Understanding Flash Power Output - Canon/Nikon, Quantum and Metz Guide Numbers
Its taken me a time to understand the different flash systems guide numbers and output.
First, its important to acknowledge that each flash system has its own "IQ" which takes a while to understand. The OEM flash units from my experience has the best "IQ". You can easily snap on an OEM unit and get decent photos ieven if you have never used them before. Thats just not the case with either Quantum or Metz. You need to read the manuals, experiment and learn how to use the non-OEM units. There are certain intricacies with each of the non-OEM units and you really need to learn them to get the most out of them. That learning comes through time, experience and research. There are some people who may never learn the non-OEM units because they simply dont have the intelligence or time to learn them.
There are also different mechanics associated with each of the units. Quantum flashes are very durable. I have dropped the Quantum Trio and there was not a scratch on the unit. I once put the T5D-R through a torture test of 100 full power flashes. Eventually, the battery pack overheated and shut down for a while, but the actual flash unit did not. I think it was around the 70th full power flash the battery pack overheated and shut down. On the other hand, the Metz and Canons do overheat. The Canon manual states you should wait 10-15 minutes after 20 consecutive flashes (no mention of full power flashes). The Metz manual, as well, states you should give it a rest after 20 consecutive flashes. My personal experience with the Canon 580 EX II suggests during an event was a temporary shutdown.
Another dynamic is the color of the light. The Quantum color is more towards daylight around 5800k while the Canon is somewhere north of 6000k. The Quantum reflector creates a different spread of light versus the other flash heads.
When discussing guide numbers, the numbers change depending on many factors such as using a difuser or a different reflector. Another factor is the guide number says nothing about the spread or quality of the light. The guide number is just a measure of power.
The Canon/Nikon and Metz units have a variable guide number. Depending on the focal length used there is a different guide number. The Metz literature states the Metz 76 unit has a guide number of 54 at 35mm and 76 at 105mm. The Canons most ideal guide number is 60 with the flash head zoomed to 200mm, but the guide number changes to 26 at 20mm. Keep in mind that when you have zoomed the flash head to create a higher guide number the actual light beam coming out of the head becomes narrow. So you cant photograph a large group of people with the flash-head zoomed to 200mm.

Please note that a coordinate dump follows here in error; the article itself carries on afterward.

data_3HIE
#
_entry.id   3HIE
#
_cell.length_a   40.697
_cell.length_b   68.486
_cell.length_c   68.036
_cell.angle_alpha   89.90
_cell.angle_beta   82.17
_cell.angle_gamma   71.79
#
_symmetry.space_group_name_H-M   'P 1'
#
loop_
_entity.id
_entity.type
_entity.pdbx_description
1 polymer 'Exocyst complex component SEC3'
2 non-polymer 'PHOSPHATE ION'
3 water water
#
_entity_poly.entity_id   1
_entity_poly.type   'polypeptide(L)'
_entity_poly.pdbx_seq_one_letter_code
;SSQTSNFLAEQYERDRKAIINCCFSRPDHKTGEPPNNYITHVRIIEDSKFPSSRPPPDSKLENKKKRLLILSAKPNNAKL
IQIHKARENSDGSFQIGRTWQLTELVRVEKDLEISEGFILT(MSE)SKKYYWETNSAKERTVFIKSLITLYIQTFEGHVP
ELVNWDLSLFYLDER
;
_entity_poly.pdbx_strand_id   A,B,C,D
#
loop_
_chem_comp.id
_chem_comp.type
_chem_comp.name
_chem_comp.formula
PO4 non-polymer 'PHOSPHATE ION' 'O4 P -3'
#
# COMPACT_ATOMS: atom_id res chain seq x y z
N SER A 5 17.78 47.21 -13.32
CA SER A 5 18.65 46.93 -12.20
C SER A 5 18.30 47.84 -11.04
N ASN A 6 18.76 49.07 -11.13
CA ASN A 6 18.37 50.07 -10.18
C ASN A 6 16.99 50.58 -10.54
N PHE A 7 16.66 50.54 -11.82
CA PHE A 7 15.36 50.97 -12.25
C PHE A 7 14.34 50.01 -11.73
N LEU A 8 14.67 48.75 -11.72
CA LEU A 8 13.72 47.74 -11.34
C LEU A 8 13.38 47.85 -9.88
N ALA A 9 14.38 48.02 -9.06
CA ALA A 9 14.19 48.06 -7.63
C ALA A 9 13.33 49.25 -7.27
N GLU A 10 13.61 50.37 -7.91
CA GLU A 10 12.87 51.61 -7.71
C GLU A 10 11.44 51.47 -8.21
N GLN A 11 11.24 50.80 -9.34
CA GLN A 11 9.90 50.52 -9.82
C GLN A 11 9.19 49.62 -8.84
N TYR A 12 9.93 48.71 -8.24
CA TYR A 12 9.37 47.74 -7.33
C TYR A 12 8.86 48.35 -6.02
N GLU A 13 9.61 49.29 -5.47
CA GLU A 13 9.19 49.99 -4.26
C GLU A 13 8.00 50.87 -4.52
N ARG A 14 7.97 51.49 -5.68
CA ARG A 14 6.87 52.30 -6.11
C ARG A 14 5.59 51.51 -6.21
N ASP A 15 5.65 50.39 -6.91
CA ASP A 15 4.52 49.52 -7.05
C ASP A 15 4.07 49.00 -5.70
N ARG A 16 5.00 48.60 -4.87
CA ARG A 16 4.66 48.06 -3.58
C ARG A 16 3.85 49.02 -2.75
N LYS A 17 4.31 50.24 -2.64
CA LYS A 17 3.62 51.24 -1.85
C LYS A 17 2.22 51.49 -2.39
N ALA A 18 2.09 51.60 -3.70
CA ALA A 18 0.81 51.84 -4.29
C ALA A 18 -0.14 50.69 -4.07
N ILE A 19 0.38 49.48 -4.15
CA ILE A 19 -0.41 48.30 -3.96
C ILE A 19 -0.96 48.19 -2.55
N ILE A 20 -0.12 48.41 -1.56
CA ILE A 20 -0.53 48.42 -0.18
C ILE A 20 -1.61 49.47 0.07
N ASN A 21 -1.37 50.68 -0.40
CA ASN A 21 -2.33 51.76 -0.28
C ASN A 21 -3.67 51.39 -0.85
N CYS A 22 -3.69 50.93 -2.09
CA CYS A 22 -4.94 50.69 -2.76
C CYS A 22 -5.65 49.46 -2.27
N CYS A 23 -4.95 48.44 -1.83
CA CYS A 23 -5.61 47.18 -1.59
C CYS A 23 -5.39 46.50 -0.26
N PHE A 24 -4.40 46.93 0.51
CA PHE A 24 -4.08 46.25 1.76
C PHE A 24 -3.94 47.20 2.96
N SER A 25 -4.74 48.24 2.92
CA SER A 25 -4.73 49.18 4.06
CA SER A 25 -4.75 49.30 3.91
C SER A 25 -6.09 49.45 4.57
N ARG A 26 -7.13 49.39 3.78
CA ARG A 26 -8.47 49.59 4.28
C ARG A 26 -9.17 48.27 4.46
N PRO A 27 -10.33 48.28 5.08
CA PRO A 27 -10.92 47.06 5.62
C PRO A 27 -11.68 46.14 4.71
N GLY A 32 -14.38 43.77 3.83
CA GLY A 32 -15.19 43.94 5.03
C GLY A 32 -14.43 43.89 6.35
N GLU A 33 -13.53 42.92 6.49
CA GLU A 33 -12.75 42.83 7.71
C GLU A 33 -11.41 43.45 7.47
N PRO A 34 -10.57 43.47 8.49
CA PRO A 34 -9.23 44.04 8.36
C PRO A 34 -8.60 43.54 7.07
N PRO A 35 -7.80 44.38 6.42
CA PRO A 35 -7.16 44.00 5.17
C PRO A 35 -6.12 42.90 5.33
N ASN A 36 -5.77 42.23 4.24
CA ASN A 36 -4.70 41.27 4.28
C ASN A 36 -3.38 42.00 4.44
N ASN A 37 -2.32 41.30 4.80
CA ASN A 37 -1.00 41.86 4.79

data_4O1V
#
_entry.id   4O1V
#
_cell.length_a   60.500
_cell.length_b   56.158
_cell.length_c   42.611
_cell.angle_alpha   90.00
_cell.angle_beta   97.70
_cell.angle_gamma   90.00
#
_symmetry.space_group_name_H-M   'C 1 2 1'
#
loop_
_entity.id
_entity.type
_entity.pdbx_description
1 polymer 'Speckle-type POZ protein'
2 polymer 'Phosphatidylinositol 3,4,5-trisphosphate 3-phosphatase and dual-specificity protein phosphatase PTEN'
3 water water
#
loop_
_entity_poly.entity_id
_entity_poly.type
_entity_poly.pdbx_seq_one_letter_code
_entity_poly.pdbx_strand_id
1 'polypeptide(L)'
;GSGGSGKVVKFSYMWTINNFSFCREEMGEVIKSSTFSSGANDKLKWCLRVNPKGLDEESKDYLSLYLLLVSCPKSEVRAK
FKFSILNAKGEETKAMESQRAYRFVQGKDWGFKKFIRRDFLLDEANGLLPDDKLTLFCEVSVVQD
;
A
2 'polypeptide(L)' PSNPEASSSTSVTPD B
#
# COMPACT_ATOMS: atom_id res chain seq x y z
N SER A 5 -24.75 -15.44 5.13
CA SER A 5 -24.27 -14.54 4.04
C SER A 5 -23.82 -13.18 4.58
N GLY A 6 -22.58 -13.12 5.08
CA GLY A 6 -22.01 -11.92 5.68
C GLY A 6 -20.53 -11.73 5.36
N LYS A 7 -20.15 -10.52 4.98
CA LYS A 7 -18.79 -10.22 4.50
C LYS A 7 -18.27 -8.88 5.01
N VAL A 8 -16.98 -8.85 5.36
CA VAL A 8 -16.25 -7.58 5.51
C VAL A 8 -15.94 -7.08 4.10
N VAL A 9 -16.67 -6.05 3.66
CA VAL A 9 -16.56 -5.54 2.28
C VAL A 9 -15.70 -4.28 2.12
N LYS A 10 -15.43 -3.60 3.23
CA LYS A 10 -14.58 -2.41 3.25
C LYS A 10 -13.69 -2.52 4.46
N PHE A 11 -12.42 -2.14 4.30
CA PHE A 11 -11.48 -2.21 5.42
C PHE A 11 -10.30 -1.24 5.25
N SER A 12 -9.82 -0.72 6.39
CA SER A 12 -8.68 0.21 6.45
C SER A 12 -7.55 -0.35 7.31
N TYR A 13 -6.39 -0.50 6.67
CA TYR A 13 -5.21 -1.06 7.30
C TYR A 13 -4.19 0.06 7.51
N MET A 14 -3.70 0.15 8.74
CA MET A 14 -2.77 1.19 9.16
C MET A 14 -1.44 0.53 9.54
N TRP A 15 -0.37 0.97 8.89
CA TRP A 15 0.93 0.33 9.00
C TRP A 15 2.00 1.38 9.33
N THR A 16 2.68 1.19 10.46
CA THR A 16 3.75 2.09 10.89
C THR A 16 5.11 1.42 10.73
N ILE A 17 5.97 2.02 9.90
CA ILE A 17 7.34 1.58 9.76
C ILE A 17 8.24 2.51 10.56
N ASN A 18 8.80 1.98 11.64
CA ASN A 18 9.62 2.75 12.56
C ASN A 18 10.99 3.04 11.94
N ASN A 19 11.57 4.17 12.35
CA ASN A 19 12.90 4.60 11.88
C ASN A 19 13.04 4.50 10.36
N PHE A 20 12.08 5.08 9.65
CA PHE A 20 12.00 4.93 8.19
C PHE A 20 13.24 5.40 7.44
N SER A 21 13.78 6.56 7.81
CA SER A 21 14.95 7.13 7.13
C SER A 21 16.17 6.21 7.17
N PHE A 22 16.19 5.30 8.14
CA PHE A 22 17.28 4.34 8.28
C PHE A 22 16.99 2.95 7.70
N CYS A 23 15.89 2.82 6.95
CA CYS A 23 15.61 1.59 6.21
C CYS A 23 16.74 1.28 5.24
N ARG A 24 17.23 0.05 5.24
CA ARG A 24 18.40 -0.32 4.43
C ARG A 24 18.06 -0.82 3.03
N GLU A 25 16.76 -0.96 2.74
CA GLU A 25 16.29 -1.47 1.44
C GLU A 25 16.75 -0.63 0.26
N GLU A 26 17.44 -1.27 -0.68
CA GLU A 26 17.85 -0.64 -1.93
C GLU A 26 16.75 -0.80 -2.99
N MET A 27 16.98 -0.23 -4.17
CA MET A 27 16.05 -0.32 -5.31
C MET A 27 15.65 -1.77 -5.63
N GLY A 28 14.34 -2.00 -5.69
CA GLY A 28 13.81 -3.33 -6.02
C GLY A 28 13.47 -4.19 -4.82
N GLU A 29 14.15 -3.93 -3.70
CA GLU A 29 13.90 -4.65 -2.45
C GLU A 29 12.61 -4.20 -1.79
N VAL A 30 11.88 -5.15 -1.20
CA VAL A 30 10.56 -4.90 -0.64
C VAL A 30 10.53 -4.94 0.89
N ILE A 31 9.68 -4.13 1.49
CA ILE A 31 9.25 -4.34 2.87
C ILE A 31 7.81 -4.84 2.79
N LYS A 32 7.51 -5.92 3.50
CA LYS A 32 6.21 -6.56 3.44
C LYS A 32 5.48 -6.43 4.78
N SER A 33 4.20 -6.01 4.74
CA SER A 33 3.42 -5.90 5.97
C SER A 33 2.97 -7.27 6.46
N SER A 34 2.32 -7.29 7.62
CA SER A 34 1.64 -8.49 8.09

Using the Quantum's standard reflector the guide number is 50 for the T5D-R and 70 for the X5D-R regardless of the focal length. Therefore, the Canon unit has a higher guide number when the flash-head is zoomed. The Metz unit seems to be a slightly more powerful flash then the T5D-R. The Quantum Trio unit is about half as powerful as the T5D-R. It really isnt meant to be used as a single unit. The Trio is supposed to be used in combination with a T5D-R on a lightstand and the Trio is meant to be fill light.
Here are my conclusions:
The Metz 76 is really a powerful unit outclassing the T5D-R and the Canon/Nikon units. I would say the Metz is probably the "King of Bounce". I know the Metz 76 combined with a Quantum power pack is used as standard aboard many cruise lines. Many wedding photographers depend upon the Metz 76. However, the Metz doesnt have the radio controls of either the Quantum or the Canon units. It doesnt have the same spread or light quality of the Quantum unit. The Metz 76 is probably the best choice if you just plan on using a single on-board unit. There are ways to integrate an off-camera flash along with the Metz, but its not as seamless as the Canon or Quantum units. The manual does state not to fire the flash over 20 times consecutively and internet forums do suggest there is a point where it will overheat. There is an internal fan so the overheating should not be as much as the Canon/Nikon units.
The Canon unit is the most widely used flash out there. I saw many wedding photographers fielding the Canon/Nikon OEM units this summer. Its very portable, the AA batteries are easy to find unlike the battery packs of the Metz/Quantum units and its compact. You can fit quite a few of the Canons in a bag. The IQ on the OEM units is simply the best and easiest to understand quickly.
The Quantum units have a different quality of light and spread then the others. In the lower focal lengths, there is more power output, but in the higher focal lengths above 100mm its not as powerful. The Freexwire system is the best out there. I had 5 Quantum flashes going all at once at an event this summer and it worked perfectly. I turned up or down the power of the flashes at will using the Quantum Trio remote. The Quantums can be fired off rapidly and they will not shutdown. Keep in mind the battery packs will shut down at the extreme. If you sit there like I did hitting the full power button every few seconds the pack will shut down after about 70-100 shots. However, the flash itself will not break. It is not easy to understand the Quantums. Its taken me some time of using them, reading the manual and speaking to customer service. On some internet forums there are some people who never seem to learn them and revert back to the OEM units.
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